Take the 2-minute tour ×
Stack Overflow is a question and answer site for professional and enthusiast programmers. It's 100% free, no registration required.

I see this algorithm in one answer, and now I have doubts Is a recursive function with two parameters, an integer array and a integer. The objective is to print the array but in the reverse order, I test it and it works! but I don't know why... Here is the function

public static void reverse(int[] a, int position) {
          // BASE
          if (position == a.length)  return;
          // RECURSIVE

          reverse(a, position + 1);



if the condition is true, the return doesn't mean that the program will end? and if it's false, the function will do the recursive call without printing the number, or not? Thanks!

share|improve this question
Take a debugger and follow the flow. –  m0skit0 Apr 15 '13 at 21:15

3 Answers 3

up vote 1 down vote accepted

The return statement doesn't mean that the program will end. It means that this particular call of the method ends.

The next statement is the recursive call. It keeps calling itself with each possible position from 0 to the length of the array. So the first time that the code makes it past the recursive call is after the last recursive method returns and position is now at the end of the array. Then it prints the last character. It returns, and the previous recursive call, which has the previous position value, prints the next-to-last character, and so on, until the original call to the recursive method prints the first character, and then it's done.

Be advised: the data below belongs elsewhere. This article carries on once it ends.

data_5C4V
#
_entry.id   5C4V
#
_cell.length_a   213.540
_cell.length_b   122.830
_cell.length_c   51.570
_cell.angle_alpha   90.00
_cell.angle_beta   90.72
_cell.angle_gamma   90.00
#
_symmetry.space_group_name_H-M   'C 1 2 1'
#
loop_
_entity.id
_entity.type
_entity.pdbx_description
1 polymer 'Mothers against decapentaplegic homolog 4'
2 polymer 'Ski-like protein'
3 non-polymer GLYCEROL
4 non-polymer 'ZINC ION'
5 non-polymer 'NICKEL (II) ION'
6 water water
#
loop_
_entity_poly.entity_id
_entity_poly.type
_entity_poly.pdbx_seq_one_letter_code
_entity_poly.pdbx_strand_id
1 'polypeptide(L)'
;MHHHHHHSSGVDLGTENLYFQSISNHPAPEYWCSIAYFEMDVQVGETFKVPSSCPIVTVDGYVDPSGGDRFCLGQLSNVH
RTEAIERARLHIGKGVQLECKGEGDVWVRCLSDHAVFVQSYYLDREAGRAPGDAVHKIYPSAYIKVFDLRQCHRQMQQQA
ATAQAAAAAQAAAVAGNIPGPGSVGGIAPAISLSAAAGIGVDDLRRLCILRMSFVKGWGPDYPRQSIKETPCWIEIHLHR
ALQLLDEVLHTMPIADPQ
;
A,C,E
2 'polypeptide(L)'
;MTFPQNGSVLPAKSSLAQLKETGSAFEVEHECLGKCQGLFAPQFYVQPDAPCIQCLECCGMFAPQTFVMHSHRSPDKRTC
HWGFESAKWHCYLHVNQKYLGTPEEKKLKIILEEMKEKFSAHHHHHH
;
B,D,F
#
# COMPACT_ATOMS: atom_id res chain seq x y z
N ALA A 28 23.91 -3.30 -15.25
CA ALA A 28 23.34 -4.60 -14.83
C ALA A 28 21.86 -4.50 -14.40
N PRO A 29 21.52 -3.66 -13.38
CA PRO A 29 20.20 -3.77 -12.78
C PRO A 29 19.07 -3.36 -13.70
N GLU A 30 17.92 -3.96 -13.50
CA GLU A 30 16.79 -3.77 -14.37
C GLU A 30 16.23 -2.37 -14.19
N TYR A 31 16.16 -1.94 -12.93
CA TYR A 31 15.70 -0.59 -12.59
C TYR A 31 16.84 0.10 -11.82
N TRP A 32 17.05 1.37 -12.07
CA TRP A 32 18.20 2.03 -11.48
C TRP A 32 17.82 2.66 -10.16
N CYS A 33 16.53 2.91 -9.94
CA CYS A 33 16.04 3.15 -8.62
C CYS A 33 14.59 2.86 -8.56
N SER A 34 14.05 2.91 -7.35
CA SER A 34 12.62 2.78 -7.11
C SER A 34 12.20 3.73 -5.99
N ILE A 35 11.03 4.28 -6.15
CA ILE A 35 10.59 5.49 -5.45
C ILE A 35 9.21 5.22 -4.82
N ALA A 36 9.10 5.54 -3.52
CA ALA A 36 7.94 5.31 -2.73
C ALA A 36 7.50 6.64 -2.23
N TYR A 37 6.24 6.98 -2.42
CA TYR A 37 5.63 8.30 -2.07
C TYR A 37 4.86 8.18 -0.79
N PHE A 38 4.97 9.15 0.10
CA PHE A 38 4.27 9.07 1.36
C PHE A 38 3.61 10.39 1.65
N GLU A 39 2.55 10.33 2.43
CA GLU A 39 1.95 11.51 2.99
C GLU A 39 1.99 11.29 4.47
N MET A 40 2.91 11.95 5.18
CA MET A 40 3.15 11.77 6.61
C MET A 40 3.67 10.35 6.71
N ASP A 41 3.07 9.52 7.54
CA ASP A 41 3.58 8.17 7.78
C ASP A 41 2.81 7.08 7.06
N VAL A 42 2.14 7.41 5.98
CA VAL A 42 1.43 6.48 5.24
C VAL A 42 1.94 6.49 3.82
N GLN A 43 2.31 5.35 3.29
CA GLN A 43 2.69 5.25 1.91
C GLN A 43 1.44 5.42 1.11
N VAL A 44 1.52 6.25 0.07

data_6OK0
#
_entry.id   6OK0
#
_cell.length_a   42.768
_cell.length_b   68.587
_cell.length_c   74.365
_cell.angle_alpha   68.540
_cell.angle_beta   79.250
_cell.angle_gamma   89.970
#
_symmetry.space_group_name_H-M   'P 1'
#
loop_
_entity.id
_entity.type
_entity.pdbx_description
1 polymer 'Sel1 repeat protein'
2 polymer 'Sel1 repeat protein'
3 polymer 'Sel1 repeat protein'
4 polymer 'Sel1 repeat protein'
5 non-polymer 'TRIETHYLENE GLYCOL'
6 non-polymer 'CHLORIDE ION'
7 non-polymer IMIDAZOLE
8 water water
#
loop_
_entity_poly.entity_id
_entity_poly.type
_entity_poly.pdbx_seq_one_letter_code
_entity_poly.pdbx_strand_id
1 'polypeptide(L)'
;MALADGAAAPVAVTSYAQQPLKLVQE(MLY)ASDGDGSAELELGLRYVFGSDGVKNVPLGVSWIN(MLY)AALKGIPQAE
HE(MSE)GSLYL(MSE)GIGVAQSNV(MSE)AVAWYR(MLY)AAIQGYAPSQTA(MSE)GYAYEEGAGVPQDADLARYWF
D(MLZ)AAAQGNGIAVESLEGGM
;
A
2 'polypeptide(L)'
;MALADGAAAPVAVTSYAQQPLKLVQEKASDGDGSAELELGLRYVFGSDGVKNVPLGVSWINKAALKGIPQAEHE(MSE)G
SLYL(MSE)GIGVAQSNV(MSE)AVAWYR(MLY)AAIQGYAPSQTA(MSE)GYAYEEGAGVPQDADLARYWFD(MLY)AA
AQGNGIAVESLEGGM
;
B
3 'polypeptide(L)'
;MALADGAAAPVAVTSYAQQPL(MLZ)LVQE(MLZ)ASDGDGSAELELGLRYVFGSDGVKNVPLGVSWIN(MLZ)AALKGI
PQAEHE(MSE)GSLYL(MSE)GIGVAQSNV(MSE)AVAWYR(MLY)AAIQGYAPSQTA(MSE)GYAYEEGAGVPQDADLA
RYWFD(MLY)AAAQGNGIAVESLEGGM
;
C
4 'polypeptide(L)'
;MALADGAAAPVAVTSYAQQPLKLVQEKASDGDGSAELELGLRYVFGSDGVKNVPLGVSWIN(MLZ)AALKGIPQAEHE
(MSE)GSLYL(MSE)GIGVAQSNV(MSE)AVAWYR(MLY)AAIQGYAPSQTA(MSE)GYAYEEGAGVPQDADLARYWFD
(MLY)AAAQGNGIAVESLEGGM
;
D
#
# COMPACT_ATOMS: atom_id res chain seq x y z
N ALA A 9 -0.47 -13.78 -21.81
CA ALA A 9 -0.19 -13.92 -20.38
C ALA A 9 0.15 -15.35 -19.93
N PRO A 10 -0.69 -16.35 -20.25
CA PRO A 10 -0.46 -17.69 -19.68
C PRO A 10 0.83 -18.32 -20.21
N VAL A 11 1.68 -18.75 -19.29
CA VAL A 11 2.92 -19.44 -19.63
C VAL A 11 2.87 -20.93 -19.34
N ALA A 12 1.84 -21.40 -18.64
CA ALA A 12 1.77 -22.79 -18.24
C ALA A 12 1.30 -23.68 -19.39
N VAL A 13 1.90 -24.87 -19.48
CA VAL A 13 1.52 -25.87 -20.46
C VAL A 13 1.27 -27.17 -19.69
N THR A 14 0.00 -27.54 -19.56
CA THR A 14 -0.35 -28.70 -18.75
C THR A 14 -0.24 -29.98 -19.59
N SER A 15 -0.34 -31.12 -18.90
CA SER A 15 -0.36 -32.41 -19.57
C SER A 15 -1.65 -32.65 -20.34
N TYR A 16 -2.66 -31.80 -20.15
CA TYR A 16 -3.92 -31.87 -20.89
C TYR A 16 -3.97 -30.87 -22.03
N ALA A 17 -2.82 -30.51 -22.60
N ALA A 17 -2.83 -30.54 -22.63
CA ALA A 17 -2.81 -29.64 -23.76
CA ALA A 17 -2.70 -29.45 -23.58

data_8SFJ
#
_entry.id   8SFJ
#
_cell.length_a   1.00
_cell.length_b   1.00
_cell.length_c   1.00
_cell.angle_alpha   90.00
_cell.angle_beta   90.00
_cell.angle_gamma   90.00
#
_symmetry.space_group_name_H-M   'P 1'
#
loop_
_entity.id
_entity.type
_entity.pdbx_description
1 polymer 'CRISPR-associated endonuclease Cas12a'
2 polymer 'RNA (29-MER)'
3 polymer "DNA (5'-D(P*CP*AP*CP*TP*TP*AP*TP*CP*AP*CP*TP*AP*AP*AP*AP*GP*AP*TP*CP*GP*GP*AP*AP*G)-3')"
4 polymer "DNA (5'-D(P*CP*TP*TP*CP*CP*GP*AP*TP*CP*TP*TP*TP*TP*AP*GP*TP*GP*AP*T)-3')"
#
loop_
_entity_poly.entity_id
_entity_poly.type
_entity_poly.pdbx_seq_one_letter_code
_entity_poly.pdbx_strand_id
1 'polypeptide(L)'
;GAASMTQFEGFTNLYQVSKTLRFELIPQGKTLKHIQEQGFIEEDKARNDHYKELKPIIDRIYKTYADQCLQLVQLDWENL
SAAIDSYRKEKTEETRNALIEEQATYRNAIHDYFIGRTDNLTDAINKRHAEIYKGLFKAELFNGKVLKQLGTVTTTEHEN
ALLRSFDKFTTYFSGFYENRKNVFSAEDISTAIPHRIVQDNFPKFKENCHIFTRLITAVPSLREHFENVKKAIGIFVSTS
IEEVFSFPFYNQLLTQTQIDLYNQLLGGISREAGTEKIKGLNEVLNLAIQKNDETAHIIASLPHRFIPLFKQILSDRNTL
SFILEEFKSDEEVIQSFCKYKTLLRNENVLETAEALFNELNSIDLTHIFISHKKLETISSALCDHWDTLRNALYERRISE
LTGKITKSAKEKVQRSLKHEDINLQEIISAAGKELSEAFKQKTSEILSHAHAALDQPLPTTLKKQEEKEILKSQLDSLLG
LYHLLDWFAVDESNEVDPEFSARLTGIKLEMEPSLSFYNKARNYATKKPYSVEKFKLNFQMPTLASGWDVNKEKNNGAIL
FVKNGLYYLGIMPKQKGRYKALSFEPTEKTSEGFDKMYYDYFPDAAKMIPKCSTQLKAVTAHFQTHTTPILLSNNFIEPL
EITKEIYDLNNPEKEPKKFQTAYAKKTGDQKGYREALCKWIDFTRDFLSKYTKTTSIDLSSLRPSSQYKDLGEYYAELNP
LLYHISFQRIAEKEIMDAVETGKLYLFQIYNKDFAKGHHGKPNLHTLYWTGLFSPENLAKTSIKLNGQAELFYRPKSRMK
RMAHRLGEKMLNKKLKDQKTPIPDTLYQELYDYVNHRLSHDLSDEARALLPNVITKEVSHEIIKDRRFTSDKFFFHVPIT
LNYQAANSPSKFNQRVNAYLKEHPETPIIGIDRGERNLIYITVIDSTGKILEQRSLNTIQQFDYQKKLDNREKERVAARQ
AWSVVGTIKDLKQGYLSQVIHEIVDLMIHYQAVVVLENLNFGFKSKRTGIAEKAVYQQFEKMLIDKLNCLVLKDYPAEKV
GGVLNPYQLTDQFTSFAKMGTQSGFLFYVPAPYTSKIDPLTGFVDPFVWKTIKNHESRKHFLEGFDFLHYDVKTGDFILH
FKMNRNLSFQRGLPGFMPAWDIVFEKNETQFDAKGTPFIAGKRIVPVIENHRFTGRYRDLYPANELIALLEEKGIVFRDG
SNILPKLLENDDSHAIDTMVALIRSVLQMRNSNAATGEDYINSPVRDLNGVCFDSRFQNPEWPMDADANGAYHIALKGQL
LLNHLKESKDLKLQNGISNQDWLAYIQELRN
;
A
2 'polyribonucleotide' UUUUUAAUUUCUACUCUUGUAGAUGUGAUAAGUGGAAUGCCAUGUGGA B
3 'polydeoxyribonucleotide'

E.g. for an array of length 3 {10, 11, 12}

reverse(a, 0)
    reverse(a, 1)
        reverse(a, 2)
            reverse(a, 3)
            base case; return
        print a[2] "12"
    print a[1] "11"
print a[0] "10"
share|improve this answer

return is not an "exit " statement. return returns the program to where the method was called from and the next line is executed. System.exit(0) would end your program and halt all executions.

share|improve this answer

The key concept behind this is, you need to understand how stacks work. Each call to a function is a stack, doesn't matter if it is calling from some other function or from itself.

share|improve this answer

Your Answer


By posting your answer, you agree to the privacy policy and terms of service.